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Every year we get some kind of "death of the desktop" story.
10:43 pm on Apr 18, 2016 (gmt 0)

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I see plenty of desktop activity during the work week, but overwhelming mobile on weekends. I attribute this to workers browsing from their work computers but when at home they use tablets & phones. I've seen stats showing a decline in desktop computer sales in the public & edu sectors, so likely fewer computers at home nowadays.

As for sales, I still see most from desktop even though I've gone to great effort to accommodate a succinct mobile purchase experience. However sales coming through Social Media show a significant advantage with mobile.
10:48 pm on Apr 18, 2016 (gmt 0)

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The chart doesn't look too convincing. What caused the bigger increases in 2015?

If those were some sort of anomaly, then what's happening in 2016 is merely a return to normal.

However, I expect a gradual decline in desktop use in future, as the more frivolous stuff is as easily done on mobiles. I wouldn't however conclude that business use will decline as quickly as all minutes, until I see more convincing evidence.
10:49 pm on Apr 18, 2016 (gmt 0)

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There is a definite uptake in mobile devices (phone or tablet) that will surely have some impact in general stats. But the death of the PC is a bit premature and, as noted above, merely indicates that PCs are used at desks (office or home) and mobile is used everywhere else.

For any of the above to make any sense you compare TRAFFIC YTY ... that's the number we all should track!
11:40 pm on Apr 18, 2016 (gmt 0)

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what is true is that in the recent years the increase in overall time spent on the internet is due mainly to a strong increase in smartphone usage. but what is worth noting is that unlike media wants us to believe, there is no trade-off: desktop/laptop usage did not decrease at the expense of smartphone usage. instead, usage of new smartphone-like devices came on top of the online time per day already spent with established devices.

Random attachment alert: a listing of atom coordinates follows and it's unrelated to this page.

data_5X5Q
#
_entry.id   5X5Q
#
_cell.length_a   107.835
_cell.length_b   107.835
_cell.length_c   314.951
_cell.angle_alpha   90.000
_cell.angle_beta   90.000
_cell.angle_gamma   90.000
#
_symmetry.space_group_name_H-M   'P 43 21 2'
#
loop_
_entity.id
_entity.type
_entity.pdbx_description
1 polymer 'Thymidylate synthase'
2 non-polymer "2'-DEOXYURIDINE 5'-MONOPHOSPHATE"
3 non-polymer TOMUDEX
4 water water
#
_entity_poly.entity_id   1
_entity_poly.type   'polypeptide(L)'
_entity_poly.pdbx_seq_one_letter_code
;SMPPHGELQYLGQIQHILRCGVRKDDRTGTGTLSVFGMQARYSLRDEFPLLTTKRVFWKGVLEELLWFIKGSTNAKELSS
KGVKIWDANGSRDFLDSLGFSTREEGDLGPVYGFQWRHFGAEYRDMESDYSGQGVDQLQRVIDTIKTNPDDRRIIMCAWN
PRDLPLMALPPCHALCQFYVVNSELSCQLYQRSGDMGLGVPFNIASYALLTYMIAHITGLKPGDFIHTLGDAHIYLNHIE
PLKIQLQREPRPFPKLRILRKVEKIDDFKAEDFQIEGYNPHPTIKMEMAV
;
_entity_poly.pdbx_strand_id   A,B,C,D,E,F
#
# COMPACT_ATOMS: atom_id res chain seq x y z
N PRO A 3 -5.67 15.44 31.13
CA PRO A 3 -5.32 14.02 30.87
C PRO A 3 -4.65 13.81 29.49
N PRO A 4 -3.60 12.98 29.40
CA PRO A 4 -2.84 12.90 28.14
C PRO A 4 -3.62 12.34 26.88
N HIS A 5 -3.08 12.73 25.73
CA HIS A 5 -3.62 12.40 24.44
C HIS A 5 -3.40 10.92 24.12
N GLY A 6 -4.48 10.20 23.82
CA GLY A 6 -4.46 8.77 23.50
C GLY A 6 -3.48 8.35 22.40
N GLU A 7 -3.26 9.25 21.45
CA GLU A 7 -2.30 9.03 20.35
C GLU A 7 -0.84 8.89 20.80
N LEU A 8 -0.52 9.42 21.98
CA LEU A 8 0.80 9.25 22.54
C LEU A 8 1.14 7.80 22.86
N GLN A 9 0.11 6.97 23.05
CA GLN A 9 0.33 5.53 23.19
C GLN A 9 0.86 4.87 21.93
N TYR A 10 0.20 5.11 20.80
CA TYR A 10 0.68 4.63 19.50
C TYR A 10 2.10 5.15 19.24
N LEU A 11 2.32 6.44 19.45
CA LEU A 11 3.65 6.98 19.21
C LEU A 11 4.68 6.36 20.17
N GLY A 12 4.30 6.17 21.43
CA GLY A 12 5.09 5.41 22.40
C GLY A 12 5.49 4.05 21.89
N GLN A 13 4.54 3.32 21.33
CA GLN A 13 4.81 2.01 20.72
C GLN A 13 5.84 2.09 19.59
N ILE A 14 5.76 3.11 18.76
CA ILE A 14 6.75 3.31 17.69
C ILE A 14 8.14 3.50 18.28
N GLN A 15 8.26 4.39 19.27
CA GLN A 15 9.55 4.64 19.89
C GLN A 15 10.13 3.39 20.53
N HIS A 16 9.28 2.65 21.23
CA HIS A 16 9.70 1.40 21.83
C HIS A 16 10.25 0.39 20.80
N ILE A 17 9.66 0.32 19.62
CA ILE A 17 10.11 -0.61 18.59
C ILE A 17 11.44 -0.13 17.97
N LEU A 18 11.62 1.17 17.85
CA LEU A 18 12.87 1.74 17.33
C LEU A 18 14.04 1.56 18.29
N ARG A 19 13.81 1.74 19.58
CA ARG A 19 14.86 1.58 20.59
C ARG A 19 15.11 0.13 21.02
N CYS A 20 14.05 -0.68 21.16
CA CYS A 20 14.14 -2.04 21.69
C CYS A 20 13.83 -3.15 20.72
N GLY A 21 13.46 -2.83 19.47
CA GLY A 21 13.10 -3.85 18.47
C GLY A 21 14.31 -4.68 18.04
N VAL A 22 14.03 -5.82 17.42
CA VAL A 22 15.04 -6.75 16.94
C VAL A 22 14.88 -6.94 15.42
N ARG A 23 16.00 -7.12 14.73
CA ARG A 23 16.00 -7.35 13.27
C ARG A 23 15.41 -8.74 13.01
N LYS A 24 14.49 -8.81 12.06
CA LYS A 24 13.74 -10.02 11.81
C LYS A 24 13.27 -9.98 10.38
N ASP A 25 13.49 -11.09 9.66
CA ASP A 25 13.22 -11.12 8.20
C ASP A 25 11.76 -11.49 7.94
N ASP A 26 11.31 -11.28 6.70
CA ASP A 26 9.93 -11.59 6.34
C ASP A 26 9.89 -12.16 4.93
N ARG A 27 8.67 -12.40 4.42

as ever with those misleading stats there is an agenda: cui bono?

first of all, why this strange aggregation of desktop and laptop? i for one have no desktop since 10 years, i do everything from my laptop. my laptop is also a quite compact mobile device (subnotebook), i can take it anywhere with me.
in a world with thousands of different devices in all sizes and shapes, why do they have to distinguish between laptop and smartphone/tablet at all? if anything, it would make more sense to distinguish technically between stationary and mobile devices or keyboard and touch devices.

i believe that the concerted massive web media hype around "going mobile" and "mobile first" in the recent years is due solely to get new business for the involved parties in this sector.
12:51 am on Apr 19, 2016 (gmt 0)

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desktop/laptop usage did not decrease at the expense of smartphone usage. instead, usage of new smartphone-like devices came on top of the online time per day already spent with established devices.
My server access logs disagree with that statement.
1:02 am on Apr 19, 2016 (gmt 0)

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My server access logs disagree with that statement.

My logs show that some who once were exclusive desktop are more and more using mobile tech. I've asked a few users if that was true and the answer was "yes".

I suspect that more time on web is done mobile for these folks than the desktop, but all, so far, have indicated they still do the desktop, but instead of buying the next best PC, because they are happy with the one they have, they have gone mobile (tablets mostly).